Rosi, you should join Sisters in Crime. We get some good speakers and learn so much that's relevant to mystery writing.

Elizabeth Varadan, Author said...

Hi, Kenda, yes, some of these resources come in handy down the road. You never know what you might write next. thanks for stopping by.

Rachna Chhabria said...

What a great resource for mystery writers. I wish there was something like this in my city as I am planning to write a mystery.

Elizabeth Varadan, Author said...

Hi, Rachna, yes, the SiC organization seems to be only in the US, although there are mystery writer organizations in England, too. But The book would be useful -- although, if your mystery is based in India, you'd still have to check with police departments there, as their procedures may be different.

Mark Noce said...

Nice! My good friend is a cop, so I usually just listen to his thoughts about the daily grind, but this is a good resource:)

Elizabeth Varadan, Author said...

Hi, Mark, yes it is a good resource, although it sounds like you have a good resource already.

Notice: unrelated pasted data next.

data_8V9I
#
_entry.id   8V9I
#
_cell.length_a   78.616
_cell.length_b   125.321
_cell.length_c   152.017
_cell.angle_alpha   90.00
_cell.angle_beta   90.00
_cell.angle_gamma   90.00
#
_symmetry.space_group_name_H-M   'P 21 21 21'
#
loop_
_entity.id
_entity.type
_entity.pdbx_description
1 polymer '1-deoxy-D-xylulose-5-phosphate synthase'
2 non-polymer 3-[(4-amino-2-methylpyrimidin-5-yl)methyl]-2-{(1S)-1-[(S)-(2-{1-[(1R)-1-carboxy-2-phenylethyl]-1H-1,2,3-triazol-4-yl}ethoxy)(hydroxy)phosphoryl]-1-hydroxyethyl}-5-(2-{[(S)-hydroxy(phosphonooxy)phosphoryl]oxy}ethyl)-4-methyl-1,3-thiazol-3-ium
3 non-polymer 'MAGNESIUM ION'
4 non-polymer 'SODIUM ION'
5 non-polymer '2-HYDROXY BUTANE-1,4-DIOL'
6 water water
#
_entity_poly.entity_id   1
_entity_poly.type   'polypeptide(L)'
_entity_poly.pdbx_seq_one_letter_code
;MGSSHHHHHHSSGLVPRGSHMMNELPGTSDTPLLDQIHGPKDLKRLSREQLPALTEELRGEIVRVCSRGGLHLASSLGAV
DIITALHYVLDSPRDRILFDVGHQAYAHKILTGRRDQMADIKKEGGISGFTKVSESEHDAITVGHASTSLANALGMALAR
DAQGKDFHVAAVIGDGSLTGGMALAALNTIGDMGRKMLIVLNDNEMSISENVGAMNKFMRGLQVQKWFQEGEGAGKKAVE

Editors At Work said...

Sounds interesting and intriguing! Great for research.

Elizabeth Varadan, Author said...

Hi, Editors, yes. I real must for research if you are writing mysteries or crime fiction.

Joanne R. Fritz said...

Wow! I could have used this book three years ago when I was writing a middle-grade mystery. Thanks for telling us about this, Elizabeth.

Carol Riggs said...

Wow, that sounds like a really great resource!! Not just for crime or mystery writers, either. :)

Elizabeth Varadan, Author said...

Hi, Joanne, thanks for stopping by. Was this a stand-alone mystery, or part of a series? You still might find his book useful.

Elizabeth Varadan, Author said...

Carol, I agree, it's useful to know how things work even when writing a book that isn't necessarily a mystery or thriller.